To branch out from my normal topics, I thought I’d discuss a new site I’ve recently discovered thanks to S you could try here. Roll20.net is a way of playing Dungeons and Dragons (D&D) (and many other systems) online with voice, video, maps, text, intergrated character sheets and a way of looking for groups.
Now, I’ve had quite a bit of tabletop experience, having been in a very long campaign at university of D&D 3e and more recently run Pathfinder in person and Changeling: the Dreaming. Changeling was run over IRC, which worked really well with being able to whisper rolls and secrets to my players that you just can’t do in person without suspicious note passing over the table. So I knew it was possible and could work well, but the main problem I found was combat. While I enjoy the ‘theatre of the mind’ and it works well in things like World of Darkness, for D&D where distances and ranges and positioning is vitally important to many abilities, everyone can be percieving events differently.
R20 provides an interface where GMs can put together maps and encounters with character and monster tokens, which players and the GM can move according to the various movement rules. This allows everyone to see what is happening and where everyone is, which greatly helps move combat on quickly. Combined with a initiative list (although slightly buggy as if you’re not clicked on your token you don’t come up in the order) and a character sheet that allows you to just click on the ability and have the dice rolled for you, this makes combat easy. It’s also nice that everyone can see the rolls (although it’s possible to do secret rolls to the GM) and there’s no chance of the dice falling off the table.
The abilities can be dragged into the interactive character sheet from the in-app Compedium (for D&D 5e anyway) which takes a few tries to get used to, and that fills in all the numbers and modifiers. You only have to fill in your stats (generated however your GM decides), level and class, and several things are filled in for you. Then it’s just a matter of building your character with the rules in the Player’s Handbook, ticking skills, etc, and you’re done. Again, clicking on a save or a spell will roll the dice for you, or show the ability’s text from the compedium if it’s not a damage spell. Any damage/healing spells will be auto added to your attacks list – again, this has been a bit buggy for me, but nothing major – and casting at higher levels is also automated as you can select the level you’re casting at. I did have a slight issue with the rogue in The Master’s Vault one-shot as it appeared to add the sneak attack damage to all my attack automatically, even when it wasn’t meant to be included, but that was easily modified in the sheet. There’s no room for some abilities, such as the background ones, which are not helpfully put in and I had to copy and paste, or the racial ones – at least the standard PHB ones would be useful; but as a lot of those are RP based or don’t need rolls, like darkvision, it’s not a huge issue. There’s also a decent space for bio and similar in the character sheet which is nice.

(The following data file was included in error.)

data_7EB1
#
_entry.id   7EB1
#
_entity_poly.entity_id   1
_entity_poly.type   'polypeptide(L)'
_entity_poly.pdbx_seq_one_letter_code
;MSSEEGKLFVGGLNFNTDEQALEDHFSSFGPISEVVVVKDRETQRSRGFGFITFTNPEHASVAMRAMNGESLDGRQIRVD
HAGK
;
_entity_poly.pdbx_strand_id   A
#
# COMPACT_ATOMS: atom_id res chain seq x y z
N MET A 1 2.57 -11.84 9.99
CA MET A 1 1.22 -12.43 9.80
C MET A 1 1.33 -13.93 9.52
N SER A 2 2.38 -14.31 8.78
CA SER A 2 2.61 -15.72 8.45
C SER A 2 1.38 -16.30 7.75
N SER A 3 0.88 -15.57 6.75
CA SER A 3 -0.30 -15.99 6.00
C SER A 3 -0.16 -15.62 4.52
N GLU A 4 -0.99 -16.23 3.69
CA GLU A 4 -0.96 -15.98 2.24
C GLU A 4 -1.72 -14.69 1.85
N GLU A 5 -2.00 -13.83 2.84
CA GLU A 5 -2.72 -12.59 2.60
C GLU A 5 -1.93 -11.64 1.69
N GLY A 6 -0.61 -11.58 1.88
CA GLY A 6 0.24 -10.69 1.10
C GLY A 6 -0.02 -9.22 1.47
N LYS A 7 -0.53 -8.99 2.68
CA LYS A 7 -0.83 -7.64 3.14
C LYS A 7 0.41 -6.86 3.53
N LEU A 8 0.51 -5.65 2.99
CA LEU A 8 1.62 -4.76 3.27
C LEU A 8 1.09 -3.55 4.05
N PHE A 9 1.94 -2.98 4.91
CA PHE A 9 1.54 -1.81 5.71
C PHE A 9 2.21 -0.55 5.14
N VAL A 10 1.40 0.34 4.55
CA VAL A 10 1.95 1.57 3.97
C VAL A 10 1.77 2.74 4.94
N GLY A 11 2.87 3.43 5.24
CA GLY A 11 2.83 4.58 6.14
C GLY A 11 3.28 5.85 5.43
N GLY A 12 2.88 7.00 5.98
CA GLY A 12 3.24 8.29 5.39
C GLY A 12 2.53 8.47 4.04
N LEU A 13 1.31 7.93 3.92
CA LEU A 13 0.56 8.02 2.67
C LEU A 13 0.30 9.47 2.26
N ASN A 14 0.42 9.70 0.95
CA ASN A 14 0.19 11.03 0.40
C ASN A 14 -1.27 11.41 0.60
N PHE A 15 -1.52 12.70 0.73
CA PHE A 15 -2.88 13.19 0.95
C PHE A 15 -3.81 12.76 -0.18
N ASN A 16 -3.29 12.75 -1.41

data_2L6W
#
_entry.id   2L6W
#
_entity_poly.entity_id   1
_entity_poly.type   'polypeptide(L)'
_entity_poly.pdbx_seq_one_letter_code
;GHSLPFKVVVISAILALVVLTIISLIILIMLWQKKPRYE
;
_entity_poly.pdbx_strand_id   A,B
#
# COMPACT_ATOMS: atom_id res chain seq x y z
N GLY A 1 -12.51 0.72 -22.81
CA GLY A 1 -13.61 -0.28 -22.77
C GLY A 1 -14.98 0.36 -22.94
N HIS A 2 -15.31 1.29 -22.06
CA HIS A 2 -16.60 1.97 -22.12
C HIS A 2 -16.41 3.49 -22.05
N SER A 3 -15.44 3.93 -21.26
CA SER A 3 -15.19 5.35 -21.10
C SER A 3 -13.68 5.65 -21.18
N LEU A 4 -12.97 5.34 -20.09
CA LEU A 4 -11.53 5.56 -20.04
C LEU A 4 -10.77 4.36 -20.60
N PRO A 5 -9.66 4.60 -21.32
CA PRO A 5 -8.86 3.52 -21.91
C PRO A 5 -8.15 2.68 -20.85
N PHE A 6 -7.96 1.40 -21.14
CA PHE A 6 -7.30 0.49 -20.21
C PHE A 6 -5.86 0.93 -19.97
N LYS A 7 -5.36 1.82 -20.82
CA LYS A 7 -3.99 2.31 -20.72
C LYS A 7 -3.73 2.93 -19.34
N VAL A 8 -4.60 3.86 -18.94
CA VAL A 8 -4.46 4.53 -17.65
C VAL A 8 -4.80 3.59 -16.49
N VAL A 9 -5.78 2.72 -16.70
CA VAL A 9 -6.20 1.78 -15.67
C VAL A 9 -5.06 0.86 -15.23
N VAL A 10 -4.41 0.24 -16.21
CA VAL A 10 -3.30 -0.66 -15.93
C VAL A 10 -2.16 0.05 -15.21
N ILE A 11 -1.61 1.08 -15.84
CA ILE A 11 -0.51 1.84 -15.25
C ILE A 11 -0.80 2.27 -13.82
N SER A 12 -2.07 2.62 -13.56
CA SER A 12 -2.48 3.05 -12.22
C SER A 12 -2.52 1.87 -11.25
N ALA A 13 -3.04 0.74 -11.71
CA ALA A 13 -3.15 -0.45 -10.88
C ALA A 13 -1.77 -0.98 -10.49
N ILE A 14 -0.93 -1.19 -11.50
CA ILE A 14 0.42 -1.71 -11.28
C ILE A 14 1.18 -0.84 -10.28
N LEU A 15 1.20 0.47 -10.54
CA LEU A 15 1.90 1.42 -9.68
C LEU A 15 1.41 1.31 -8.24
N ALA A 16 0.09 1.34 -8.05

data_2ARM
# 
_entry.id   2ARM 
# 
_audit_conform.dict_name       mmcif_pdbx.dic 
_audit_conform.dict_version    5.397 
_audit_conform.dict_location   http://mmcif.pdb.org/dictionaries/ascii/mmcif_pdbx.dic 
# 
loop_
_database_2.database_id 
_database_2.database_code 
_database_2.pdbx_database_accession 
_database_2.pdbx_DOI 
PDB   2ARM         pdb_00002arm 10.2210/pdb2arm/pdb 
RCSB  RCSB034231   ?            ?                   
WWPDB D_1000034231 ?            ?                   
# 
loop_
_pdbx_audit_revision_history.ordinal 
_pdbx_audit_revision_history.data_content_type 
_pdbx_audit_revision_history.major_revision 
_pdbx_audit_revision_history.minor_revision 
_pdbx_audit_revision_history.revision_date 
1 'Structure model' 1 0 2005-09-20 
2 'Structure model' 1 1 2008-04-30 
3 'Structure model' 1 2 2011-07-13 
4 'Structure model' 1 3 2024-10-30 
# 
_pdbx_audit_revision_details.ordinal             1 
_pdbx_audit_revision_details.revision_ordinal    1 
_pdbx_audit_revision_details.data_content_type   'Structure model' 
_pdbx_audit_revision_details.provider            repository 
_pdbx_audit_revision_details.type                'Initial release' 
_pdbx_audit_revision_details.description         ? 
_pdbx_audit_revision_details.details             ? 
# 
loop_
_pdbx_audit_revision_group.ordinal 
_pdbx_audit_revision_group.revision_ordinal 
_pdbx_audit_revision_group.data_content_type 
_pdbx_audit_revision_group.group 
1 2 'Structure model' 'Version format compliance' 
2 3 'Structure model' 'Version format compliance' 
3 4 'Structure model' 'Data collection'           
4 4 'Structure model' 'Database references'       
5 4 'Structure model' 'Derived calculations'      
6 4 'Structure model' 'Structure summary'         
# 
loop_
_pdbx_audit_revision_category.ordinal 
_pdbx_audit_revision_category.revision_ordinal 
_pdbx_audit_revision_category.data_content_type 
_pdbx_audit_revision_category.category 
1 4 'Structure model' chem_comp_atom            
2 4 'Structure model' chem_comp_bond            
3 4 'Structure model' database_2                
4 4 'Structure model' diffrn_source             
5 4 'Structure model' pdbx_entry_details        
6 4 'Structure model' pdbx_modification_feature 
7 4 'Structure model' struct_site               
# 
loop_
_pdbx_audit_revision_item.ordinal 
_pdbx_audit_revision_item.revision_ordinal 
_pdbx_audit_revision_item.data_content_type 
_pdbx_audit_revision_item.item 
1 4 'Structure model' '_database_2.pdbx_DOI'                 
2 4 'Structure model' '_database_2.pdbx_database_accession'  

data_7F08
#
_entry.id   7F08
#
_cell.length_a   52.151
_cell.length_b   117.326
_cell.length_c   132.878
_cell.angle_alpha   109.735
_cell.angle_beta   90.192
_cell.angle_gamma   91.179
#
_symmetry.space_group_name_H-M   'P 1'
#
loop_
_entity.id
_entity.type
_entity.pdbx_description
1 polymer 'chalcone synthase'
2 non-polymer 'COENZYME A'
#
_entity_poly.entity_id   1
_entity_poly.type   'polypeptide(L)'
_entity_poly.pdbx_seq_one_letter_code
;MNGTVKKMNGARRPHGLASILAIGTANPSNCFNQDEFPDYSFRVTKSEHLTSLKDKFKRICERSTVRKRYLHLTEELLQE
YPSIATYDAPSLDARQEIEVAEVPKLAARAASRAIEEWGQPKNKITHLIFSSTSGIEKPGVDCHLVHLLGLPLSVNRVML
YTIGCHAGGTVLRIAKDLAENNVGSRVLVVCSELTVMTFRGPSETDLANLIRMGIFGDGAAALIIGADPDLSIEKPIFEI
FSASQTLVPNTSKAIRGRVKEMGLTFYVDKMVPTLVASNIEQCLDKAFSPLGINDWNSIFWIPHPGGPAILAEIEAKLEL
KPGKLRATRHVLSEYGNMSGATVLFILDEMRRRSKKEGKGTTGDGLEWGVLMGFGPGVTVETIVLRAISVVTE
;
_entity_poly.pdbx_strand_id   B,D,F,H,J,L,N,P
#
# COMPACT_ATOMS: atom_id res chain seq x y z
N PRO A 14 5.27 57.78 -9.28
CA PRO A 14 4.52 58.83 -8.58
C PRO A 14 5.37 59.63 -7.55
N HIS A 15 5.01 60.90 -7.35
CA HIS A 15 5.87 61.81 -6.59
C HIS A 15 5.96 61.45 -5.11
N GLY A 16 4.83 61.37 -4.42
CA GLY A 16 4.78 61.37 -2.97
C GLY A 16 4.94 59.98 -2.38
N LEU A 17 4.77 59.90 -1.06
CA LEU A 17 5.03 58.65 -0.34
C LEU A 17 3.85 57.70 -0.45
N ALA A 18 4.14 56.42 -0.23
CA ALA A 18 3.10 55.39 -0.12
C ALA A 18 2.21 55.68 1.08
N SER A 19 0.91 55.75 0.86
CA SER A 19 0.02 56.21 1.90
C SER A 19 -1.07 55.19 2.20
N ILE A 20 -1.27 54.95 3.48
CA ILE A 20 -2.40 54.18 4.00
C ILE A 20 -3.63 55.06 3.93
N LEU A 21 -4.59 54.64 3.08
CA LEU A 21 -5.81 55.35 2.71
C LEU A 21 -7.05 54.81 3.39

The actual UI of the browser app is good – the map can be hex or square grid, and the tokens customised to your character – mine are (so far) some artwork one of my co-players did of Gregori – my cleric – and some artwork I commissioned of Xanashirel – my warlock. The map can be changed by the GM from an over all world map to a area map for combat (both of which they can draw on to indicate useful things like spell areas or positions of things) and one square/hex can be various distances as needed. The rolls are clear, although sometimes damage seems to be auto-rolled and sometimes not. I haven’t figured out if it depends on if tokens are selected or not yet. There’s also the ability to add symbols to the tokens to show things like flying, prone, poisoned etc, as well as circles that can be used for health or similar. So far I’ve only played a couple of sessions, but so far it seems to work well and makes things like flanking and spell range so much easier. Well, except where Xan is flying and we need to know if the cleric can touch his feet to heal him – the maps aren’t 3D.
I’m planning on running a Vampire: the Masquerade game soon, which will probably involve a far different style of running, particularly in combat and I like the fact I can whisper secrets to players (especially those spot rolls and similar where only one person succeeds, or similar) and I look forward to seeing how that works. In the mean time I will be playing (and posting about) three D&D 5e games using R20 and hope you’ll enjoy hearing about them.
I will add that you can also get plus and pro memberships and currently I’m using free, because it seems to do everything I need at the moment. This does mean that I currently can’t play on my mobile unless the GM has a paid membership, but I prefer playing on the PC anyway. Maybe eventually I’ll pay if it continues being as good and continues improving, and the campaigns continue as well as they appear they will. For now, I’ll just enjoy being back at the [virtual] table and rolling the dice again.